When you walk down the potting mix aisle of your local hardware store or garden centre, it will quickly become obvious that there's an enormous range of potting mixes to choose from. They range in price and in quality so how do you know which one is right for your plants? Read on for tips and advice on how to pick the right potting mix for your indoor and outdoor plants.
Why should you use quality potting mix?
Potting mix isn’t just a bag of dirt. Quality potting mix is the result of extensive research, product development and precise manufacturing to ensure that your plants are getting the nutrients that they need. There are four key elements that are vital to your plants health.
- Good drainage and the right levels of moisture
- Good structure so the roots can breathe
- Good support so the roots can spread out
- The right balance of nutrients
To ensure that this is achieved, there are a few key features to look out for to ensure you are buying quality potting mix.
- Look for the Australian Standards red tick as these products will best sustain a potted plant to promote quality growth, flowering and fruiting. The Scotts Osmocote potting mix range all have the Australian Standards red tick.
- Professional potting mix will be made with natural materials from renewable resources like woodchip or bark which is fully composted until it has rich dark soil like texture before special components are added. These materials will have your plants growing from day one.
Potting mix for indoor plants
Indoor plants are a great decorative element to add to any household and can also help improve air quality around the house. It is important to plant them right from the start to ensure that they grow to become healthy plants. The first step is to choose the right potting mix, one which encourages strong root development, has good water holding for circulation and good aeration for moisture retention. A premium potting mix will provide feeding for plants for up to 6 months. After this time the plant may need additional fertiliser however this will depend on the need of each plant. Make sure that your plants are being watered frequently enough that the potting mix is moist but not wet and avoid allowing plants to dry out. Plants should be repotted with new potting mix when they outgrow their pot or after 12-18 months.
Another key element in indoor potting mix is ensure that doesn’t shelter fungas gnats. The Scotts Osmocote Indoor Potting Mix is especially formulated without compost or pine bark to be less prone to fungas gnats.
Potting mix for different plants
It's estimated there is close to half a million different plant species found on Earth, occurring naturally over an extraordinary range of climates and soils - from the frozen polar regions to the tropics - so it's important to recognise this when you're trying to grow plants in pots, baskets, barrels or vertical/wall gardens at home.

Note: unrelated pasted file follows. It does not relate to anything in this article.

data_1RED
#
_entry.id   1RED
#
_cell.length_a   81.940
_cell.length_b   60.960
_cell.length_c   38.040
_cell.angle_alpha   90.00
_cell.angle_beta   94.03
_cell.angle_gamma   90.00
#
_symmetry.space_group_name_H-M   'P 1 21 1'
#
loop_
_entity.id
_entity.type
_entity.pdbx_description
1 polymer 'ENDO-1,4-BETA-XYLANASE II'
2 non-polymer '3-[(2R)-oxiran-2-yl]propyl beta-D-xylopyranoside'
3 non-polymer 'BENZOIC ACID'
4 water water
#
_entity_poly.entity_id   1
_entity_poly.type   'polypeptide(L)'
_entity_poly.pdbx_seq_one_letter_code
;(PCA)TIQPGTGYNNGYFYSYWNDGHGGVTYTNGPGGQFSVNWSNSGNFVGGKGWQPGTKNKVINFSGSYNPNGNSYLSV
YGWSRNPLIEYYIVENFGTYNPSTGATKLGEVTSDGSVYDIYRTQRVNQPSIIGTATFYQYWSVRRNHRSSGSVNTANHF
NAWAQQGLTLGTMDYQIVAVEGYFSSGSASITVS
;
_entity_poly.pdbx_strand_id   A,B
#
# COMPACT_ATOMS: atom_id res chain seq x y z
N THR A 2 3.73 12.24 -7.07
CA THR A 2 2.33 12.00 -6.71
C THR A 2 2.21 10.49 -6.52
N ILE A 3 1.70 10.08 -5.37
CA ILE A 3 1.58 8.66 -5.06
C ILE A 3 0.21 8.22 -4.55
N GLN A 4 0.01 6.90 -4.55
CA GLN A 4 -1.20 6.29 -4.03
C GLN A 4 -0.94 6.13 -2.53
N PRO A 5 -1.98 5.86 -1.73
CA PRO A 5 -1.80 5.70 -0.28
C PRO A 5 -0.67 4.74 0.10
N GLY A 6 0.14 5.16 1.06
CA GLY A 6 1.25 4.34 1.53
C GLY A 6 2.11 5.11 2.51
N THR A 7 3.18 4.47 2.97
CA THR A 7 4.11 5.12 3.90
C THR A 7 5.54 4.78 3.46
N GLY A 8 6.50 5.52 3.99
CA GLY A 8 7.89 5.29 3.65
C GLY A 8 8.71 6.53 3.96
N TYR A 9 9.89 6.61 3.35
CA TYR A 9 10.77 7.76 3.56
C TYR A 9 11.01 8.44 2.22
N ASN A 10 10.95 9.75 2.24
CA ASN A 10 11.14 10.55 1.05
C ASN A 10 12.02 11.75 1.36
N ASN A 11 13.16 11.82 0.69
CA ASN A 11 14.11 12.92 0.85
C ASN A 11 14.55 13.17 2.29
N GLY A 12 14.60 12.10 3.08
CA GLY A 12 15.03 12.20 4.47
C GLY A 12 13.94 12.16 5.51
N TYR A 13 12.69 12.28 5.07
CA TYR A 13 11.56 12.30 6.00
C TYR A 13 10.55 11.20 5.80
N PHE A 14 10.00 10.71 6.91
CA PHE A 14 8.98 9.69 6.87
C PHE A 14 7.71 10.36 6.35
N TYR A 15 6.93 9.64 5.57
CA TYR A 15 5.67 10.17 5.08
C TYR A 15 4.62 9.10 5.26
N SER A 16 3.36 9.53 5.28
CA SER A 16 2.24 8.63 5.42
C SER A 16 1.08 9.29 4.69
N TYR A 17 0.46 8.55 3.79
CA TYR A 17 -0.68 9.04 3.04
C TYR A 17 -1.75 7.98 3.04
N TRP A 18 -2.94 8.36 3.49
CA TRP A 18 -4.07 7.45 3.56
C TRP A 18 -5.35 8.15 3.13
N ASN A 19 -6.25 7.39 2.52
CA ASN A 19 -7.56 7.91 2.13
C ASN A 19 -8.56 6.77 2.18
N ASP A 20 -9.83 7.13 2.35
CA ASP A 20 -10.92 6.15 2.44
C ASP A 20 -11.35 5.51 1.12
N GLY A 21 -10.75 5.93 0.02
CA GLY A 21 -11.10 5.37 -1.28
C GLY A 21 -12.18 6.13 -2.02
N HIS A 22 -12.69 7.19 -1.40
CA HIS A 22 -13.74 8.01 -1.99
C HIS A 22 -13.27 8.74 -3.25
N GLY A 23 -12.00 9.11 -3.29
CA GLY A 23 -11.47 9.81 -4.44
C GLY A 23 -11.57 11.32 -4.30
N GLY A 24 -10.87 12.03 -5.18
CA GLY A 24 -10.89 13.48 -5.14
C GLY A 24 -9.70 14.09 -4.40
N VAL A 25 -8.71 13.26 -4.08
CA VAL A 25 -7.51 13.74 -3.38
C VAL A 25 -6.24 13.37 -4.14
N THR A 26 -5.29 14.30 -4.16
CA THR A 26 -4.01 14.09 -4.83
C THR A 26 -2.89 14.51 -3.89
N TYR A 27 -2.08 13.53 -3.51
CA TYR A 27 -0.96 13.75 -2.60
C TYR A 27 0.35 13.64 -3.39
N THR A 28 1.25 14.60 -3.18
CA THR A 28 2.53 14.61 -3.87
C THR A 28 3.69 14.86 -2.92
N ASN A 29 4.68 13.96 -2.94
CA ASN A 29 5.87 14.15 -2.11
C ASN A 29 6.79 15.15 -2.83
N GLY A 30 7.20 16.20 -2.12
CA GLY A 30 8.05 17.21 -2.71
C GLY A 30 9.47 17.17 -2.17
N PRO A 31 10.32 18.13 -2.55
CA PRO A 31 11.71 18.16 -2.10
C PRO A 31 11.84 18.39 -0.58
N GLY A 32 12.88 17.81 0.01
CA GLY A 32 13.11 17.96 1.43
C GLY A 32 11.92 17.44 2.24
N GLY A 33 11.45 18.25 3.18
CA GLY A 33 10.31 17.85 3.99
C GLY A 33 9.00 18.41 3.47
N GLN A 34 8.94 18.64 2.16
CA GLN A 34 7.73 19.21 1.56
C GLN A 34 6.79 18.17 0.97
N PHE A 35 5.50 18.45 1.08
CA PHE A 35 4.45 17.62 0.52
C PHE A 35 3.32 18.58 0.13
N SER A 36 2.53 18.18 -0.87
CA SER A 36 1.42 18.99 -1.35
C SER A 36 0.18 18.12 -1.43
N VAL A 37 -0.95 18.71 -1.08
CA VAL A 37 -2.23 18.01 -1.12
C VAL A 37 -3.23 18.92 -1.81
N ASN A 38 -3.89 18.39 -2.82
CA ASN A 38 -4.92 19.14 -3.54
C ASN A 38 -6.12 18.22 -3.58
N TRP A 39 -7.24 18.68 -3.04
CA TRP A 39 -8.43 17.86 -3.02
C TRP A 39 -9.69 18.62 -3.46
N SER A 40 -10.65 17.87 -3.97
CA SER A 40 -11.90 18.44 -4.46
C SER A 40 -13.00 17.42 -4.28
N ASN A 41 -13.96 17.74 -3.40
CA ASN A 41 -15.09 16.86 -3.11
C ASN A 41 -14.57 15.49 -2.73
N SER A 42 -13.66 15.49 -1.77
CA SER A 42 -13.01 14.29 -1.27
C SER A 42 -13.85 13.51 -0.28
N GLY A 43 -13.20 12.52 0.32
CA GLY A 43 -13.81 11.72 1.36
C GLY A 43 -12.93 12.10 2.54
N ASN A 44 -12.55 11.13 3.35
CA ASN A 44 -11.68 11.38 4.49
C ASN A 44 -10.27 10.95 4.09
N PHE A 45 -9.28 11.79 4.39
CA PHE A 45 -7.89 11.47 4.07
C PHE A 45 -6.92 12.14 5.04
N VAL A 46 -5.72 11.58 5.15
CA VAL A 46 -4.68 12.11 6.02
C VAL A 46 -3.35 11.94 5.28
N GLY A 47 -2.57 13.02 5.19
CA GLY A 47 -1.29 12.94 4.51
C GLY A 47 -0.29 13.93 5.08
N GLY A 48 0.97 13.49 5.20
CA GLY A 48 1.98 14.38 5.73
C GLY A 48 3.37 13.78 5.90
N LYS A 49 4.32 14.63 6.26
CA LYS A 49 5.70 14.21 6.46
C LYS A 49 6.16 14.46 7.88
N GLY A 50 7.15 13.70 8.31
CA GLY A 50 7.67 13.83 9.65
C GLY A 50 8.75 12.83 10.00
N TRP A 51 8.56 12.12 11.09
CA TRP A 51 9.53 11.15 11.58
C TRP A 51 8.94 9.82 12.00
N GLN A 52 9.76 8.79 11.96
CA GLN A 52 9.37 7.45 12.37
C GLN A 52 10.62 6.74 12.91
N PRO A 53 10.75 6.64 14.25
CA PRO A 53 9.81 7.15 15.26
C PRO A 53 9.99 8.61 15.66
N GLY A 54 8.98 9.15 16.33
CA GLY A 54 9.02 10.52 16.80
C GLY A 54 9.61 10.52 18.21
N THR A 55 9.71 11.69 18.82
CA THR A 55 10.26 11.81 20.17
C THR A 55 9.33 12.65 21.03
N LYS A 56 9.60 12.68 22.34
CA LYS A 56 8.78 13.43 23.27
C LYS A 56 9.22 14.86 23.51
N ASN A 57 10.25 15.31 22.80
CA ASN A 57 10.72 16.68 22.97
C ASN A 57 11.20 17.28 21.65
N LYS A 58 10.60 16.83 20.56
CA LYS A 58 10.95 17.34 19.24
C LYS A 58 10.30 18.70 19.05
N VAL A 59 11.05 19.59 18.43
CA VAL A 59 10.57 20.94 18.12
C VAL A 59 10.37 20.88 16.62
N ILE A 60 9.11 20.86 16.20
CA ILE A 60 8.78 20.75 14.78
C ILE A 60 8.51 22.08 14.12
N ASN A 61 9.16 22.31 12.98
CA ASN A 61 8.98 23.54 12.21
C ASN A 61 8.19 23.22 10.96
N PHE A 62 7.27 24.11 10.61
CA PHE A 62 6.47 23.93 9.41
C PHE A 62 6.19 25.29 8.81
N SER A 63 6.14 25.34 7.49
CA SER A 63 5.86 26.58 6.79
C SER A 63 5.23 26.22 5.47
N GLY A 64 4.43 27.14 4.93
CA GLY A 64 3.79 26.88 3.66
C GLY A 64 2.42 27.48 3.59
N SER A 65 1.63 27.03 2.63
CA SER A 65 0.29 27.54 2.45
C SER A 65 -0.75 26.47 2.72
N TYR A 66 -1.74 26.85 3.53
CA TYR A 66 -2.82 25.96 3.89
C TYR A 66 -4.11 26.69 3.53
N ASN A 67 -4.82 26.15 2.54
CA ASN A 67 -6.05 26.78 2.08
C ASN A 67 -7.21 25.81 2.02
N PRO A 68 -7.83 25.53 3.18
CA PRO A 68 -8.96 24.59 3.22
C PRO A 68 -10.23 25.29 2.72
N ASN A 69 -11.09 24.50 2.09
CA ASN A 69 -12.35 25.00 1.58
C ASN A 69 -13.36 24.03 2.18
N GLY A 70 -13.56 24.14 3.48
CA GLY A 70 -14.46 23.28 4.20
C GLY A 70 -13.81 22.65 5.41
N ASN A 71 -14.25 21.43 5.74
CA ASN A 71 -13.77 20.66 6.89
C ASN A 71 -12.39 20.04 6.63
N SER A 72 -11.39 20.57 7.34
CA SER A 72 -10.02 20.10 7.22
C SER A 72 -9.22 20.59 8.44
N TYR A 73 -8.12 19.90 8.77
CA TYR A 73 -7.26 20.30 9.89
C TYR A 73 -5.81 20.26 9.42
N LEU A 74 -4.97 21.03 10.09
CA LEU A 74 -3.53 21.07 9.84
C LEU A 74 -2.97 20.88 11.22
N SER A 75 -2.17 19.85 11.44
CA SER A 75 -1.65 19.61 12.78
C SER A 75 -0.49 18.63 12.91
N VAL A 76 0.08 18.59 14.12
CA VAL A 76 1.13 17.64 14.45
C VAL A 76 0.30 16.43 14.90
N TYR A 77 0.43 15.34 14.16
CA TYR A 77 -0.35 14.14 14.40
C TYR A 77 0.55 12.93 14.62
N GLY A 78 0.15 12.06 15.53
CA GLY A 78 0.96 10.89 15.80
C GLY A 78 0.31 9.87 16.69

Potting mixes are usually formulated to reproduce as closely as possible the soil conditions that plants prefer. While there are all purpose mixes that will be quite suitable for a vast array of different plants, there are some plants that require special mixes to meet their very specific needs.
For example, cacti and succulents are most often (but not always) found in dry, arid regions. The soil of these habitats is often very sandy or gravelly with little organic material or nutriment in it. When it rains, water soaks in and quickly disappears deep into the soil.
A cacti and succulent potting mix should therefore:
- Have a high percentage of coarse sand or grit
- Be free draining
- Be relatively nutrient-deficient
The same applies to other plant groups:
- Roses, azaleas, camellias and other acid-lovers need a potting mix with a pH around 5.2 to 5.9.
- Bonsai prefer a potting mix that drains well so roots don't rot but it must also hold enough moisture to sustain the plant.
- African violets need a low nitrogen, high potassium potting mix with added calcium to encourage continuous flowering.
Take the time to look at the multitude of bagged potting mixes available from your retailer to see what they're designed and recommended for. Consider this information in relation to the plants you have and buy accordingly.
What if I've bought the wrong mix?
In most instances, choosing the wrong potting mix probably won't have a major impact. That's because the variations in formulation between them are minimal - the major differences being in the type of fertiliser added and how well the potting mix holds water or drains.
For example, you've potted up carnations (which prefer a soil pH of 6.75 - 7) into a rose and azalea potting mix with a pH of 5.2! The carnations will not grow well, may yellow and will certainly not produce the abundance of flowers you would expect.
If you pot a cactus into an all purpose potting mix that doesn't contain added grit and is high in organic content and nutrients, it's likely it will sulk. It may rot around the base and fail to flower - it certainly won't grow as you would like it to.
Usually the best way to overcome these problems is to replace the potting mix with one that has been designed for the plants you have.
You could try one or more of the following:
- Add some coarse washed sand to 'open' the potting mix up so it drains more freely.
- Add garden lime (at the label rate) to raise the pH if the potting mix is too acidic.
- Mix in compost to increase water-holding and organic content.
If you've bought the wrong mix but only discovered your error when you're ready to use it, you may be able to adjust it to make it more suitable.